Route 66 News

Grant sought for new roof on Navajo County Historic Courthouse

Navajo County Historic Courthouse

Navajo County will submit a cost-share grant application to help pay for new roof on its historic courthouse in Holbrook, Arizona, according to the The Tribune-News.

The application for $30,000 is through the Route 66 Corridor Preservation Program. If awarded, Navajo County likely will have to share the cost of the roof 50/50 or supply in-kind labor. The county holds no guarantees of winning the grant, but the program’s 15-year history tends to favor roof replacements and other vital work.

The new roof also must be installed according to Arizona State Historic Preservation Office standards.

The newspaper article lays out the reasons for the grant application:

The roof on the old courthouse has needed replaced for some time, and officials have been searching for a funding solution since a 2012 preservation report identified it as a top priority. The report states, “Water infiltration from the roof is causing damage to the courtroom ceiling and traveling along the walls, probably causing damage to the north wall and ceiling of the area above the jail; also damage to the interior walls below the tower area.” It does note, however, that the roof’s support structure appears to be in good condition.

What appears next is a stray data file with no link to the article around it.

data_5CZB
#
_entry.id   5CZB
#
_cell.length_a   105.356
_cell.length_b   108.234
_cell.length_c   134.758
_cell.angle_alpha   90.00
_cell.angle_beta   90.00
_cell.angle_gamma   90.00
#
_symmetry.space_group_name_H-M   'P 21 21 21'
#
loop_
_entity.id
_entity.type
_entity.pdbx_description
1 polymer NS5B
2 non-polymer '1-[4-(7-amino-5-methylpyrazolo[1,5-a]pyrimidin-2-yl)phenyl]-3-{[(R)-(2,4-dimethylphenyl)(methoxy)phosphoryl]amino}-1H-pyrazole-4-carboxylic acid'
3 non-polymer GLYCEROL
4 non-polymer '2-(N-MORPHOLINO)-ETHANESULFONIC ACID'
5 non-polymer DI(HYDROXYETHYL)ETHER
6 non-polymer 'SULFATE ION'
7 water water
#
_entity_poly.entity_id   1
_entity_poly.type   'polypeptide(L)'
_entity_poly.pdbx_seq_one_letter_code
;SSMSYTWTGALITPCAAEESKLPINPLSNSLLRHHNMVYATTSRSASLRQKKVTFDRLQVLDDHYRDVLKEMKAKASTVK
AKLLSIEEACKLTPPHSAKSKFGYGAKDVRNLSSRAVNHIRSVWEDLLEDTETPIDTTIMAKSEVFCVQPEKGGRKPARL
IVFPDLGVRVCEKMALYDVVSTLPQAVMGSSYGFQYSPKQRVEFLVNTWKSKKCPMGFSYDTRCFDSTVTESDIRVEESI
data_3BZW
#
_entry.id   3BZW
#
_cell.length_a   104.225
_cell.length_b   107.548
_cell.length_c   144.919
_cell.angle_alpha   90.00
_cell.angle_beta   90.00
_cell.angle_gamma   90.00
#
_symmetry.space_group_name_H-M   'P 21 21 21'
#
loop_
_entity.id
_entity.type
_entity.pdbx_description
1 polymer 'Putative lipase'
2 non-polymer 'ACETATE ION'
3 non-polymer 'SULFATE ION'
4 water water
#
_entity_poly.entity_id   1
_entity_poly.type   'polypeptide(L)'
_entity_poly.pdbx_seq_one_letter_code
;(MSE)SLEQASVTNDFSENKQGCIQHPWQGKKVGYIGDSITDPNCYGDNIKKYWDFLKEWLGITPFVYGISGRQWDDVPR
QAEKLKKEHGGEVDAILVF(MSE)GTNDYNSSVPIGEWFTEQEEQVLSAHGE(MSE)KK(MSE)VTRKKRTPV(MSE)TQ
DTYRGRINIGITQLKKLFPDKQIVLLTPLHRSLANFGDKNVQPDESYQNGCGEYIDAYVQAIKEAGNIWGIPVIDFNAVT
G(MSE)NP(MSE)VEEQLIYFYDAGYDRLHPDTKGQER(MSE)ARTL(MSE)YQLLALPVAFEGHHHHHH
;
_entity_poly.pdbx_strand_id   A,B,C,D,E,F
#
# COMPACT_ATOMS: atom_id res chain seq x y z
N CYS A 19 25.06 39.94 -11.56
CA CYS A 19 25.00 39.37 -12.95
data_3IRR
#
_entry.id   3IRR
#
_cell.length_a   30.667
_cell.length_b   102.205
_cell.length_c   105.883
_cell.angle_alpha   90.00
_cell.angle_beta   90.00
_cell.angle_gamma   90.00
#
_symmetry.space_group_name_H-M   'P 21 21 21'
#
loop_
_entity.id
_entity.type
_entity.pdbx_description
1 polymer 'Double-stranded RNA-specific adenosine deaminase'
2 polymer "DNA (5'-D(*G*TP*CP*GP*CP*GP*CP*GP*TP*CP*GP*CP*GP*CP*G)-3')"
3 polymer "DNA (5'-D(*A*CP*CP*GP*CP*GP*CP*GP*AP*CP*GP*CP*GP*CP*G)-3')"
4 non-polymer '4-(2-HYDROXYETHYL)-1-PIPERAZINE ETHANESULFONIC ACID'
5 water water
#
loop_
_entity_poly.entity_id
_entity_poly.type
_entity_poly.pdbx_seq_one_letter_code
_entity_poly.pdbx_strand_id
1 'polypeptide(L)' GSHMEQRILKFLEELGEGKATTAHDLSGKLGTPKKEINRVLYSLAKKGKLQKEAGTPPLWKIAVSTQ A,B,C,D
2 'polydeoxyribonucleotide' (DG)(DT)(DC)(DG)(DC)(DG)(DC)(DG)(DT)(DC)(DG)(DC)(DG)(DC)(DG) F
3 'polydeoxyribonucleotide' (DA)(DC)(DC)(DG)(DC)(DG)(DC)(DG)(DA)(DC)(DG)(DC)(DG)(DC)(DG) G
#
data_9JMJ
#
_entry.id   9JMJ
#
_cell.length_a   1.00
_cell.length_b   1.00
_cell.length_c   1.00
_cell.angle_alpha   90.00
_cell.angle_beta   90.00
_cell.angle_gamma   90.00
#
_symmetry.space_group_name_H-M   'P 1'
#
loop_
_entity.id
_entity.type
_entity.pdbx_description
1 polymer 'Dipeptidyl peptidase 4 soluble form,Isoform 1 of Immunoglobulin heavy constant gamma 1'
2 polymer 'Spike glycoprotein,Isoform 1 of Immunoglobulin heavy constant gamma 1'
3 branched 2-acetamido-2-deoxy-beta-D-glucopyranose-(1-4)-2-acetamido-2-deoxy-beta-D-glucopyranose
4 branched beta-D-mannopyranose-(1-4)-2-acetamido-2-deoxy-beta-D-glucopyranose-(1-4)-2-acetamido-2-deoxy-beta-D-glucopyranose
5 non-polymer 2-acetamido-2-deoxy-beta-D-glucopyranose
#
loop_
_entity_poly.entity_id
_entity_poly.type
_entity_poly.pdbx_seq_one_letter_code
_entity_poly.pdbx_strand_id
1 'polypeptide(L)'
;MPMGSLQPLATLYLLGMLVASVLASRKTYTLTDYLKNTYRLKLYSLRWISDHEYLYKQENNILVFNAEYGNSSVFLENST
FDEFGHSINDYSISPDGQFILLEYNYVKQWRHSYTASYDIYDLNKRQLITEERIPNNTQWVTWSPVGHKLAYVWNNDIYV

If the roof is fixed, it would allow the county to begin repairs to the courthouse’s damaged brick walls.

The Navajo County Historic Courthouse houses the Navajo County Historical Society, the Holbrook Chamber of Commerce office and the Old West Museum. It ceased to be a courthouse about 1975, when the county built a new facility in town.

According to Legends of America:

In 1898, the county erected a new courthouse that would become the scene of a number of notorious trials over the years. The basement of the courthouse housed the jail cells, manufactured as complete units in St. Louis, Missouri and shipped to Holbrook on railroad flatcars. The small, dark cells were very effective throughout the years, as no one ever escaped from them.

The courthouse became the site of outlaw George Smiley’s hanging in 1900, and it reportedly has been haunted by his ghost since. Another reputed ghost, called Mary, reportedly appeared after a woman died in one of the courthouse jail cells.

(Image of the Navajo County Historic Courthouse by Jimmy Emerson, DVM, via Flickr)


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